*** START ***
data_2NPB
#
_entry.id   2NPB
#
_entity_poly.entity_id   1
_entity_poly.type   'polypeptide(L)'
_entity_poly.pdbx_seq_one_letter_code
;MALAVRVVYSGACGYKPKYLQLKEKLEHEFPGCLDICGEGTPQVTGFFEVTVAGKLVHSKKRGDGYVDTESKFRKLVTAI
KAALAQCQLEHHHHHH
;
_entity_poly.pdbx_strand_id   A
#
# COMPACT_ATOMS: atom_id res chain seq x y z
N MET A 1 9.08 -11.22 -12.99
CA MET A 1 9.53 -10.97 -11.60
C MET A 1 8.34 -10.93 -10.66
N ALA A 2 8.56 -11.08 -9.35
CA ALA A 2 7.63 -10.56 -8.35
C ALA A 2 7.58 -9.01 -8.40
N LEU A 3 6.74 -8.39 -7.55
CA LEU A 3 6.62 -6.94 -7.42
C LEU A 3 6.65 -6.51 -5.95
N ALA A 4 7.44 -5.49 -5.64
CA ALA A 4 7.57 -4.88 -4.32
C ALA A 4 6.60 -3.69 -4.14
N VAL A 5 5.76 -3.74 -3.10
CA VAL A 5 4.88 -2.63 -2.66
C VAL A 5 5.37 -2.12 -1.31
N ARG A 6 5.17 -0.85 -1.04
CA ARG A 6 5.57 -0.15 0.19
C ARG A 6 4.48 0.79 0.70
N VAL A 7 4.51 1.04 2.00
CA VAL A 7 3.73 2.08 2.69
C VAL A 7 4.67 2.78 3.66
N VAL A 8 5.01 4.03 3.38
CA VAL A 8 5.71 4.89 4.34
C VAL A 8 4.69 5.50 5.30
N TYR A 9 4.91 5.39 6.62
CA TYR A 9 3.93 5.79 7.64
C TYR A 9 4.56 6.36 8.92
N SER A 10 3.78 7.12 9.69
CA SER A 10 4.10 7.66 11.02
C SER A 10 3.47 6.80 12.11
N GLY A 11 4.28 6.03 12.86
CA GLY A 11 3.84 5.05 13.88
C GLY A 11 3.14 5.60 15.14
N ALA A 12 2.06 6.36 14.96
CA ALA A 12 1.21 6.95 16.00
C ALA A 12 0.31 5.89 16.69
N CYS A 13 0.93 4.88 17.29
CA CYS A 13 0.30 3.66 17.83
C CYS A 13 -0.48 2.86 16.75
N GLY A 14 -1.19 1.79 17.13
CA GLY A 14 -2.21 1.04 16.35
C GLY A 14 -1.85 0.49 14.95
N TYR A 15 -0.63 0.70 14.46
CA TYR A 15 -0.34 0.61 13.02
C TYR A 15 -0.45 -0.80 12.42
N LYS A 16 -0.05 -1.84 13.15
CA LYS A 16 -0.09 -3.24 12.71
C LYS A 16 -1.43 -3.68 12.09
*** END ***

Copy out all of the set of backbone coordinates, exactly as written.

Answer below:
data_2NPB
#
_entry.id   2NPB
#
_entity_poly.entity_id   1
_entity_poly.type   'polypeptide(L)'
_entity_poly.pdbx_seq_one_letter_code
;MALAVRVVYSGACGYKPKYLQLKEKLEHEFPGCLDICGEGTPQVTGFFEVTVAGKLVHSKKRGDGYVDTESKFRKLVTAI
KAALAQCQLEHHHHHH
;
_entity_poly.pdbx_strand_id   A
#
# COMPACT_ATOMS: atom_id res chain seq x y z
N MET A 1 9.08 -11.22 -12.99
CA MET A 1 9.53 -10.97 -11.60
C MET A 1 8.34 -10.93 -10.66
N ALA A 2 8.56 -11.08 -9.35
CA ALA A 2 7.63 -10.56 -8.35
C ALA A 2 7.58 -9.01 -8.40
N LEU A 3 6.74 -8.39 -7.55
CA LEU A 3 6.62 -6.94 -7.42
C LEU A 3 6.65 -6.51 -5.95
N ALA A 4 7.44 -5.49 -5.64
CA ALA A 4 7.57 -4.88 -4.32
C ALA A 4 6.60 -3.69 -4.14
N VAL A 5 5.76 -3.74 -3.10
CA VAL A 5 4.88 -2.63 -2.66
C VAL A 5 5.37 -2.12 -1.31
N ARG A 6 5.17 -0.85 -1.04
CA ARG A 6 5.57 -0.15 0.19
C ARG A 6 4.48 0.79 0.70
N VAL A 7 4.51 1.04 2.00
CA VAL A 7 3.73 2.08 2.69
C VAL A 7 4.67 2.78 3.66
N VAL A 8 5.01 4.03 3.38
CA VAL A 8 5.71 4.89 4.34
C VAL A 8 4.69 5.50 5.30
N TYR A 9 4.91 5.39 6.62
CA TYR A 9 3.93 5.79 7.64
C TYR A 9 4.56 6.36 8.92
N SER A 10 3.78 7.12 9.69
CA SER A 10 4.10 7.66 11.02
C SER A 10 3.47 6.80 12.11
N GLY A 11 4.28 6.03 12.86
CA GLY A 11 3.84 5.05 13.88
C GLY A 11 3.14 5.60 15.14
N ALA A 12 2.06 6.36 14.96
CA ALA A 12 1.21 6.95 16.00
C ALA A 12 0.31 5.89 16.69
N CYS A 13 0.93 4.88 17.29
CA CYS A 13 0.30 3.66 17.83
C CYS A 13 -0.48 2.86 16.75
N GLY A 14 -1.19 1.79 17.13
CA GLY A 14 -2.21 1.04 16.35
C GLY A 14 -1.85 0.49 14.95
N TYR A 15 -0.63 0.70 14.46
CA TYR A 15 -0.34 0.61 13.02
C TYR A 15 -0.45 -0.80 12.42
N LYS A 16 -0.05 -1.84 13.15
CA LYS A 16 -0.09 -3.24 12.71
C LYS A 16 -1.43 -3.68 12.09